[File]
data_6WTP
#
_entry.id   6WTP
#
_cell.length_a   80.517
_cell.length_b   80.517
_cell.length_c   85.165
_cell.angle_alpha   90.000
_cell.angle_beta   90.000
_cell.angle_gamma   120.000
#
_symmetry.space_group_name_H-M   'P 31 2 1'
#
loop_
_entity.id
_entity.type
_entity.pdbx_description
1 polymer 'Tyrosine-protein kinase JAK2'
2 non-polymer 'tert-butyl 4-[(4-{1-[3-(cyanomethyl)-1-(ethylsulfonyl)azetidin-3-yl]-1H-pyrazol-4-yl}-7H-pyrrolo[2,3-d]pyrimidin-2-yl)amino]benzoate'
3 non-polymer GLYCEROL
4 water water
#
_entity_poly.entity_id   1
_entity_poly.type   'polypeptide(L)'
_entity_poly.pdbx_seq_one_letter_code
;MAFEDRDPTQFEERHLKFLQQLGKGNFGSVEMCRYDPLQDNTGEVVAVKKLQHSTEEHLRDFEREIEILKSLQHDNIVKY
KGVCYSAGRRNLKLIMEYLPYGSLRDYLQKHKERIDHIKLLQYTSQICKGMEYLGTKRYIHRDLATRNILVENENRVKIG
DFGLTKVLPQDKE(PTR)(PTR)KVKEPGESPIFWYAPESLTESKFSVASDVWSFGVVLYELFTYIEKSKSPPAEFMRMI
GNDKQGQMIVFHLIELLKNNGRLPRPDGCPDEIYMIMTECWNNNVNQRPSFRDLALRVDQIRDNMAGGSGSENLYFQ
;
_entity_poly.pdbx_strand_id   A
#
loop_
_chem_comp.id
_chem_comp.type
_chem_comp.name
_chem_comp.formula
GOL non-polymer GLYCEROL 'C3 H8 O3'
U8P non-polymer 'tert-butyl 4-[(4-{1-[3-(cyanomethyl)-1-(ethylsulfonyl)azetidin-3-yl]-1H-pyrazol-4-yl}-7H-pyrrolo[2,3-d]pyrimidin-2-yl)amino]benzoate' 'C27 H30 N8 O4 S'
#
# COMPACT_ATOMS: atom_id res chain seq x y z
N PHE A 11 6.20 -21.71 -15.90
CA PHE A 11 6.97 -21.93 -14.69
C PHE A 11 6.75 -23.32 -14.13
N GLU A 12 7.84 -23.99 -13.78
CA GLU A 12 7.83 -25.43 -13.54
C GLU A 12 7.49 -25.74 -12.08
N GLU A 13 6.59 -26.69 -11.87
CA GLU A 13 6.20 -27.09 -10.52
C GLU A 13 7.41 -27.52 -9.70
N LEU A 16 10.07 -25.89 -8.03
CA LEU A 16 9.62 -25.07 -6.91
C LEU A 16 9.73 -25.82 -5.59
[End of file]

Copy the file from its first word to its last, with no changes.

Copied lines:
data_6WTP
#
_entry.id   6WTP
#
_cell.length_a   80.517
_cell.length_b   80.517
_cell.length_c   85.165
_cell.angle_alpha   90.000
_cell.angle_beta   90.000
_cell.angle_gamma   120.000
#
_symmetry.space_group_name_H-M   'P 31 2 1'
#
loop_
_entity.id
_entity.type
_entity.pdbx_description
1 polymer 'Tyrosine-protein kinase JAK2'
2 non-polymer 'tert-butyl 4-[(4-{1-[3-(cyanomethyl)-1-(ethylsulfonyl)azetidin-3-yl]-1H-pyrazol-4-yl}-7H-pyrrolo[2,3-d]pyrimidin-2-yl)amino]benzoate'
3 non-polymer GLYCEROL
4 water water
#
_entity_poly.entity_id   1
_entity_poly.type   'polypeptide(L)'
_entity_poly.pdbx_seq_one_letter_code
;MAFEDRDPTQFEERHLKFLQQLGKGNFGSVEMCRYDPLQDNTGEVVAVKKLQHSTEEHLRDFEREIEILKSLQHDNIVKY
KGVCYSAGRRNLKLIMEYLPYGSLRDYLQKHKERIDHIKLLQYTSQICKGMEYLGTKRYIHRDLATRNILVENENRVKIG
DFGLTKVLPQDKE(PTR)(PTR)KVKEPGESPIFWYAPESLTESKFSVASDVWSFGVVLYELFTYIEKSKSPPAEFMRMI
GNDKQGQMIVFHLIELLKNNGRLPRPDGCPDEIYMIMTECWNNNVNQRPSFRDLALRVDQIRDNMAGGSGSENLYFQ
;
_entity_poly.pdbx_strand_id   A
#
loop_
_chem_comp.id
_chem_comp.type
_chem_comp.name
_chem_comp.formula
GOL non-polymer GLYCEROL 'C3 H8 O3'
U8P non-polymer 'tert-butyl 4-[(4-{1-[3-(cyanomethyl)-1-(ethylsulfonyl)azetidin-3-yl]-1H-pyrazol-4-yl}-7H-pyrrolo[2,3-d]pyrimidin-2-yl)amino]benzoate' 'C27 H30 N8 O4 S'
#
# COMPACT_ATOMS: atom_id res chain seq x y z
N PHE A 11 6.20 -21.71 -15.90
CA PHE A 11 6.97 -21.93 -14.69
C PHE A 11 6.75 -23.32 -14.13
N GLU A 12 7.84 -23.99 -13.78
CA GLU A 12 7.83 -25.43 -13.54
C GLU A 12 7.49 -25.74 -12.08
N GLU A 13 6.59 -26.69 -11.87
CA GLU A 13 6.20 -27.09 -10.52
C GLU A 13 7.41 -27.52 -9.70
N LEU A 16 10.07 -25.89 -8.03
CA LEU A 16 9.62 -25.07 -6.91
C LEU A 16 9.73 -25.82 -5.59